Immigration @ Work

Employers May Be Impacted by Changes to 2019 H-1B Visa Application Process

by Marylou V. Fabbo

Employers who have sponsored H-1B Visas for foreign workers know that the process to do so is no easy task.  It can take weeks to gather the required paperwork, prepare and submit the Labor Condition Application (“LCA”), post required notices, wait for LCA certification from the Department of Labor, and complete and file the I-129 petition with several, separate checks to the appropriate Department of Homeland Security (“DHS”) location.   Those of you who have the process down to a science should be prepared for change.   DHS recently announced a notice of proposed rulemaking that would alter the process applicable to H-1B cap-subject petitions. 

How It Currently Works

The H-1B program allows companies in the United States to temporarily employ foreign workers in specialty occupations that require the theoretical and practical application of a body of highly specialized knowledge and a bachelors or higher degree in the specific specialty, or its equivalent.  There is a limit on how many H-1B visas will be awarded, referred to as the “cap.”   The cap for specialty occupations was set at 65,000 for fiscal year 2019, and there were an additional 20,000 visas available for workers with advanced degrees from U.S. colleges and universities.  When United States Custom and Immigration Services (“USCIS”) receives more than enough petitions to reach the congressionally mandated H-1B cap – which it always does – a computer-generated random selection process (a/k/a “lottery”) is used to select the petitions that are counted towards the number of petitions projected as needed to reach the cap.  For fiscal year 2020, which begins on October 1, 2019, USCIS will begin accepting cap-subject petitions on April 1, 2019.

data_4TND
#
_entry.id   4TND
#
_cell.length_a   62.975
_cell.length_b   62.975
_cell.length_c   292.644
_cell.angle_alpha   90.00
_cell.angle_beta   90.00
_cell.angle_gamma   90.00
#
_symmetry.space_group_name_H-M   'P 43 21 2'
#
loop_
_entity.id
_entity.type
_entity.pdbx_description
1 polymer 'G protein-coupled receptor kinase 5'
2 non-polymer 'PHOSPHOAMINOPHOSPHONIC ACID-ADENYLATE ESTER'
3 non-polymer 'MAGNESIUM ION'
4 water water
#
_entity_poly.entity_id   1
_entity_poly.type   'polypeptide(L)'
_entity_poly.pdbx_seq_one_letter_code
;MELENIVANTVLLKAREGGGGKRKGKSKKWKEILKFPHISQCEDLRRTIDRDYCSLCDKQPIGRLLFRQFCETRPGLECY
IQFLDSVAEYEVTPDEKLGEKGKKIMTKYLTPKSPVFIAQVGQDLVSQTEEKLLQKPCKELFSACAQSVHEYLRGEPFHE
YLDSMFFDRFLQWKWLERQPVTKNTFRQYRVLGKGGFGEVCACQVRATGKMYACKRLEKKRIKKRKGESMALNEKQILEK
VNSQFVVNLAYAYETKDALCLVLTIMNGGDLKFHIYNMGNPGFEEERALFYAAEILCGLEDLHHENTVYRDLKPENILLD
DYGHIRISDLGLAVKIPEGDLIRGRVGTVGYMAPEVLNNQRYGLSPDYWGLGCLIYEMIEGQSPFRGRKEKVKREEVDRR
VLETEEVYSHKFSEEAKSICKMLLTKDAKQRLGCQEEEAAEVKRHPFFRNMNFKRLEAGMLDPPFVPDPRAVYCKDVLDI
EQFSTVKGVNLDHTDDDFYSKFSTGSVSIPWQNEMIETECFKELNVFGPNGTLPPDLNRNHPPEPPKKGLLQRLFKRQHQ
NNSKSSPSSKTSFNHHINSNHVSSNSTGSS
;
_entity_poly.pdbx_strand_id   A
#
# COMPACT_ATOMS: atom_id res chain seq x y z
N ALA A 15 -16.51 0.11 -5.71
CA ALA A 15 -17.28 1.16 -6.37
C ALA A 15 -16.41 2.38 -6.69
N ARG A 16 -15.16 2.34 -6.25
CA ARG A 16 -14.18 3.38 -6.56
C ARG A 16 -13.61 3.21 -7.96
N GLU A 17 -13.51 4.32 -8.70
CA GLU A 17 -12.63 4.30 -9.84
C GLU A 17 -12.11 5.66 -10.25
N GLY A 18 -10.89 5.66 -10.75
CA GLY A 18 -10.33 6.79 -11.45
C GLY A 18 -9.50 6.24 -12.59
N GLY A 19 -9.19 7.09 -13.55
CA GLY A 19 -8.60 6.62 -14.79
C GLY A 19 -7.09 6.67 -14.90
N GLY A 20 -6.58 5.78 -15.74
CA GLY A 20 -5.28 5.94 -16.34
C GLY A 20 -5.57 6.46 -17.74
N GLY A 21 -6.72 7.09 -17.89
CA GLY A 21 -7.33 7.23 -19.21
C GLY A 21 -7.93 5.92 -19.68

New Pre-Registration Process

The proposed rule would require employers that are seeking to file H-1B cap-subject petitions to  obtain an H-1B cap number by electronically registering with U.S. Citizenship and Immigration Services (“USCIS”) during a designated registration period.  The Department of Homeland Security (“DHS”) then would randomly select a number of registrations to fill the number of available H-1B cap-subject petitions.  Those employers who are selected will be given a 60-day window to file the H-1B petition.  Some employers would be on a wait list and provided with the opportunity to file H-1B petitions only if there were not enough to fill H-1B quotas.

It’s seems doubtful that the process will be in effect for FY 2020.  DHS seeks to give itself an out: in case the process isn’t approved and up-and-running that quickly, the proposed rule also includes a provision that would enable USCIS to temporarily suspend the registration process during any fiscal year in which USCIS may experience technical challenges with the H-1B registration process and/or the new electronic system.  Employers should keep their eyes open so they can take advantage of the pre-registration process if approved. 

Change in Random Selection Process to Benefit Those with US Master’s Degrees

Instead of the current process of conducting the master’s degree lottery then adding any remaining master’s degree petitions to the regular lottery (65,000), DHS proposes to conduct the regular lottery first, then add the remaining master’s degree beneficiaries to a lottery for the master’s degree cap (20,000).  This change in process may significantly increase the number of H-1B workers with advanced degrees, consistent with President Trump’s stated intention of only employing the best and the brightest.  The change to the selection process may go into effect for fiscal year 2020 even if the pre-registration process does not. 

The public can weigh in on the proposed rule until January 2, 2019.  We will keep you posted of developments.

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